The months leading to Christmas have extra security around the shop. Guards are posted to prevent word getting out about possible gifts being created within. Blogging is ignored. All of the gifts made it out in plenty of time, but the blog didn’t write itself, and the wimpy guards wouldn’t write anything, heading for warmer regions the moment this winter’s cold arrived.
I did take a few photos, but am not excited with them. Dark Walnut needs a lot of light to photograph well. I don’t know whether these photos suffer from my capability, getting used to a new camera, or the dearth of real light bulbs.
One might surmise from what I show here that there are four grandchildren, each having 3 parts to their names, one family liking lighter color wood and another liking darker wood. Correct. Each of the grandchildren now have a pencil box, either of Cherry or Walnut, and each supplied with “The World’s Best Pencils” and a sharpener. Each of those boxes uses standard pencil box construction, simple dovetails, sliding lid, solid base.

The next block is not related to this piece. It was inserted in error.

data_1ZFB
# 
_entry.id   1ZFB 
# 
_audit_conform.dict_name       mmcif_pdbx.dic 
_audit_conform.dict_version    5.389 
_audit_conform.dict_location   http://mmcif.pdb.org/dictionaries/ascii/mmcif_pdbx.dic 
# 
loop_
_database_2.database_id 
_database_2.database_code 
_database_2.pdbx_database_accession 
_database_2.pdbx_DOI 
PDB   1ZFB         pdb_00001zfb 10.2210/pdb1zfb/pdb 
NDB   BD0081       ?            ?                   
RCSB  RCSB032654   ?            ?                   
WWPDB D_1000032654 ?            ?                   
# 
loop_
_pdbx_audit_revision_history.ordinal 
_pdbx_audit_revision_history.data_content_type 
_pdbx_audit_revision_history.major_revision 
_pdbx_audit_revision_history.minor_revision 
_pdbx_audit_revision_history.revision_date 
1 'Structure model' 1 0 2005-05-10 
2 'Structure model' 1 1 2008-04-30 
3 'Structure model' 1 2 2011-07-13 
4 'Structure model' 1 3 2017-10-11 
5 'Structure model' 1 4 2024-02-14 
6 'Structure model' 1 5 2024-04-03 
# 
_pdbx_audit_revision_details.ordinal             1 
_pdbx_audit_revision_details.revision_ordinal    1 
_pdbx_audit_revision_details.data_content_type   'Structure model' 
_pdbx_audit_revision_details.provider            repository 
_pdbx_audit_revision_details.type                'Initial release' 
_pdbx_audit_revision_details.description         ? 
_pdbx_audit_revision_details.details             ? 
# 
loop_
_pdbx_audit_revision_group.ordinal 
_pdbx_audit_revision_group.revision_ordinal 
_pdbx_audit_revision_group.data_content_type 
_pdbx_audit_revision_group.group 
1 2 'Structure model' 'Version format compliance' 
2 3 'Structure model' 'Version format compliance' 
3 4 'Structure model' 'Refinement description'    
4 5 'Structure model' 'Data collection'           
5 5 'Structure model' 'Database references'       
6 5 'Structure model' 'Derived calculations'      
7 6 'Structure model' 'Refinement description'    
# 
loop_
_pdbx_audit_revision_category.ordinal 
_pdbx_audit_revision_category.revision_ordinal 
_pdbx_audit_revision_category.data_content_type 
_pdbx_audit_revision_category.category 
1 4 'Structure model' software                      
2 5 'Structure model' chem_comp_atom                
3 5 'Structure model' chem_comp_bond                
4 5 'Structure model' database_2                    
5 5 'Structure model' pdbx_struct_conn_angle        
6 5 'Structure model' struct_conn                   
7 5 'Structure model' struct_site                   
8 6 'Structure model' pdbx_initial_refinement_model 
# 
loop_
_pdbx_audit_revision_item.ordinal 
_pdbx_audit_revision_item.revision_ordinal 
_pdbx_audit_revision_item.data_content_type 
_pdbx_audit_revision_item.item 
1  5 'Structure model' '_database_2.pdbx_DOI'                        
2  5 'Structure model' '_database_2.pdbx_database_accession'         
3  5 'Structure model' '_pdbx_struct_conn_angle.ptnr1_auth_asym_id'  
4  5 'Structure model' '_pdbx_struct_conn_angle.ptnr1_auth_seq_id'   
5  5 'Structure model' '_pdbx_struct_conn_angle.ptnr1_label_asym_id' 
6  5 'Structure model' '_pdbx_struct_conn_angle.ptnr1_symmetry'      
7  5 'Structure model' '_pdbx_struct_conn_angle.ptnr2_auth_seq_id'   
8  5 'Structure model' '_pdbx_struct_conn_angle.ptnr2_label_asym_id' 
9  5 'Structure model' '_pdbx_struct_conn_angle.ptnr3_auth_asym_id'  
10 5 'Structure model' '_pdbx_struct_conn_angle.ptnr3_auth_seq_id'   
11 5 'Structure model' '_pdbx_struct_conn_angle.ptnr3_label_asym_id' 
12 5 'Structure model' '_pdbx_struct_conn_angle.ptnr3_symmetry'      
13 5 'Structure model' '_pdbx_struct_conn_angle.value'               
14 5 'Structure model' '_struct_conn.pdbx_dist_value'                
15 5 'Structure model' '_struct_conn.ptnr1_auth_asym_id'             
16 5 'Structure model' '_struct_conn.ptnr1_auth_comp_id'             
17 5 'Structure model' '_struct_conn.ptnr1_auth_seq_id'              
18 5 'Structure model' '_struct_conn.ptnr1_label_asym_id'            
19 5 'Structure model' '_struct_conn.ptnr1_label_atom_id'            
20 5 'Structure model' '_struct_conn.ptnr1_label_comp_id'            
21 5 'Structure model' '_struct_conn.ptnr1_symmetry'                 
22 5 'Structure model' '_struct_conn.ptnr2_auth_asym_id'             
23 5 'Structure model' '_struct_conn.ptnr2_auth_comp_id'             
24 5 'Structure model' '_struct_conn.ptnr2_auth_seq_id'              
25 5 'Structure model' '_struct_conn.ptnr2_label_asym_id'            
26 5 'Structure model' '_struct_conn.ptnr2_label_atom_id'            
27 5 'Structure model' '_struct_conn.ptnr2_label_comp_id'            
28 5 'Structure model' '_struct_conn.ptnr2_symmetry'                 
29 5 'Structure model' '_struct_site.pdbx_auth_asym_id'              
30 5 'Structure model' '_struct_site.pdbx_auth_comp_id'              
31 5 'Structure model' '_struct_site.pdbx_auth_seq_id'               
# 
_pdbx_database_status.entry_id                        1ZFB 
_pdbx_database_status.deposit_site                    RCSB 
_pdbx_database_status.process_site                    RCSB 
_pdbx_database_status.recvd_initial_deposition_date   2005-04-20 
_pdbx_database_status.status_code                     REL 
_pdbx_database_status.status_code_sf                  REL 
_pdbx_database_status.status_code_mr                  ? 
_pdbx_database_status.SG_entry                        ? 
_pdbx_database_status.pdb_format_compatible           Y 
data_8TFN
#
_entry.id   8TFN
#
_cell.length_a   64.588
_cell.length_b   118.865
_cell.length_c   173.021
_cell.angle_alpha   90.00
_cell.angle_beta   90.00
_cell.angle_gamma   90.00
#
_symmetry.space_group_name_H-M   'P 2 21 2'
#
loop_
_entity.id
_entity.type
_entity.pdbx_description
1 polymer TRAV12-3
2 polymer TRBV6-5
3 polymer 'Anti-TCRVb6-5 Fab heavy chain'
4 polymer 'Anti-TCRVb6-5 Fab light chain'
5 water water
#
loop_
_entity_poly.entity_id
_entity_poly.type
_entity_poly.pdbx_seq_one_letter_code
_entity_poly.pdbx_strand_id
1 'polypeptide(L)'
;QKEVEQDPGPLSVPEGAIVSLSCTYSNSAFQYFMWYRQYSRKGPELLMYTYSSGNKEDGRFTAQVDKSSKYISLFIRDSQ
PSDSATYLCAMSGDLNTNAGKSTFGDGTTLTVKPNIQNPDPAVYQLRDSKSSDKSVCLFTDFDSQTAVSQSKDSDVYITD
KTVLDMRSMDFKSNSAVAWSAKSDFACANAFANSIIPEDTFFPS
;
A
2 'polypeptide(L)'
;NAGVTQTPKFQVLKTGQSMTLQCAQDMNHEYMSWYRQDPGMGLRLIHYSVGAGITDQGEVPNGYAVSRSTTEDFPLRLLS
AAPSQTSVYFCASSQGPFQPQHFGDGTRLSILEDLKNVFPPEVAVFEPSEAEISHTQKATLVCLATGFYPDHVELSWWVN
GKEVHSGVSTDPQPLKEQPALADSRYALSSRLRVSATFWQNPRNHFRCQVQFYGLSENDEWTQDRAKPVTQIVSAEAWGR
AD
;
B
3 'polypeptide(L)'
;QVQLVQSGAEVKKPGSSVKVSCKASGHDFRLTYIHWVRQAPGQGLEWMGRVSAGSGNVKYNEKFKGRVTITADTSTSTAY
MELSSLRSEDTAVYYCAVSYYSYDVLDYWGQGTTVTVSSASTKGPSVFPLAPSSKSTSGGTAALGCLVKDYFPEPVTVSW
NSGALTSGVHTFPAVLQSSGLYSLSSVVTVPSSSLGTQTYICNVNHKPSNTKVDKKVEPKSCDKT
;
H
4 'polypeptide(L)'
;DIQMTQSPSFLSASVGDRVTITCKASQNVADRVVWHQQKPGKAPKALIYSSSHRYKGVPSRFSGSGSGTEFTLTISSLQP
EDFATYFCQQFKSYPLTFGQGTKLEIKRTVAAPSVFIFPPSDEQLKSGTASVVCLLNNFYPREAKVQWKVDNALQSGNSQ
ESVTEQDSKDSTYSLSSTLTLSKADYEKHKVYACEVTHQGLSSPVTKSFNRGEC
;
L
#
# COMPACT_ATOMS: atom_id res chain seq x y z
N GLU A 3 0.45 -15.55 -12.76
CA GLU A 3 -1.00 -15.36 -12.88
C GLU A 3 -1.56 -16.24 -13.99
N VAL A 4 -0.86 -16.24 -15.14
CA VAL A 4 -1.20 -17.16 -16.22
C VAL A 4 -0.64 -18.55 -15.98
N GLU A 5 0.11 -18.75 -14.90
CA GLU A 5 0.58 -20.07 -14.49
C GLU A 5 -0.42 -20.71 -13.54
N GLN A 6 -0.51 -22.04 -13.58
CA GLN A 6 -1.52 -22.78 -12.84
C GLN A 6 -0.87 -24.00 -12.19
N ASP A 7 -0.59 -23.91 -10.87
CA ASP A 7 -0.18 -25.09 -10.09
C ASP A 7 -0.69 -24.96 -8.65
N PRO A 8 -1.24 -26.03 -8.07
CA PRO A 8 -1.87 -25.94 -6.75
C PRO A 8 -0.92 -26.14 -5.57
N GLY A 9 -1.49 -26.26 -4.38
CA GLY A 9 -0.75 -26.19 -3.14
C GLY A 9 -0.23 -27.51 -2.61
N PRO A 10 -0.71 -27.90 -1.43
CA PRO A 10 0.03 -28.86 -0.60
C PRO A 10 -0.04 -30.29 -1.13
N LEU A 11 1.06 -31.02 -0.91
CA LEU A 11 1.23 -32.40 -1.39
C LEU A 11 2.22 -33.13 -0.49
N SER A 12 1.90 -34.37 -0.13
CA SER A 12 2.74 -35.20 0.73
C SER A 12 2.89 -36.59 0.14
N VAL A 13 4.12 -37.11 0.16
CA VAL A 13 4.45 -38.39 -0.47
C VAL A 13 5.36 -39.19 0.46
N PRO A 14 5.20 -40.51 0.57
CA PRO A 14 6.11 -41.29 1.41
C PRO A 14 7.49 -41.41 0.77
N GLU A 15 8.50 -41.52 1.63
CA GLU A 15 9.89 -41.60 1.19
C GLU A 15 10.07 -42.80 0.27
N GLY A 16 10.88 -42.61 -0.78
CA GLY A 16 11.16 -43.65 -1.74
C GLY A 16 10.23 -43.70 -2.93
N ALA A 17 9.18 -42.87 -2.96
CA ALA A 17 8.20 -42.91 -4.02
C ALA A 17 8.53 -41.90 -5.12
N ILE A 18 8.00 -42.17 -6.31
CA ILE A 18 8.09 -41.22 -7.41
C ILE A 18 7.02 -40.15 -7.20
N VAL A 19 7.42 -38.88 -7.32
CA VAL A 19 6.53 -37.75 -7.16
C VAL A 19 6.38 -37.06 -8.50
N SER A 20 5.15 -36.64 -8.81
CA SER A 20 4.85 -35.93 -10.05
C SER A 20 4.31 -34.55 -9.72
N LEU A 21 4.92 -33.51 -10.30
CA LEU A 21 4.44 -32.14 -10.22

A young woman in our family puts up with a very strange nervous system malady and sometimes appreciates assistance when walking. I thought she needed something better than the mass-produced piece of aluminum tubing she has been using. The walking staff is dual purpose, long for use as a staff, and with a handle for use as a cane. The twisty part is a double helix, similar to one of the symbols of her profession.
The oval rose is one of my favorite classical carvings. I’ve made several of these carvings. The box with the oval rose is about 9″ by 6″ by 2 3/4″ high. The lid is a flip up lid which will stand open at just a bit beyond 90 degrees. No pencils in that box. It traveled with a load of cookies.
Finish on all of the boxes is shellac and wax. All of the Walnut items have additional dark stain, Min-Wax Jacobean. The walking staff has a polyurethane finish, better for exterior use.
UPDATE: In response to Shannon’s comment, I’ve attached the pattern for the oval rose, both as an image and as a PDF. The pattern is free. The carving sequence is an exercise for the carver. 🙂
… and for hints on how to transfer complicated patterns, see the “Ponce on That” section of a recent post.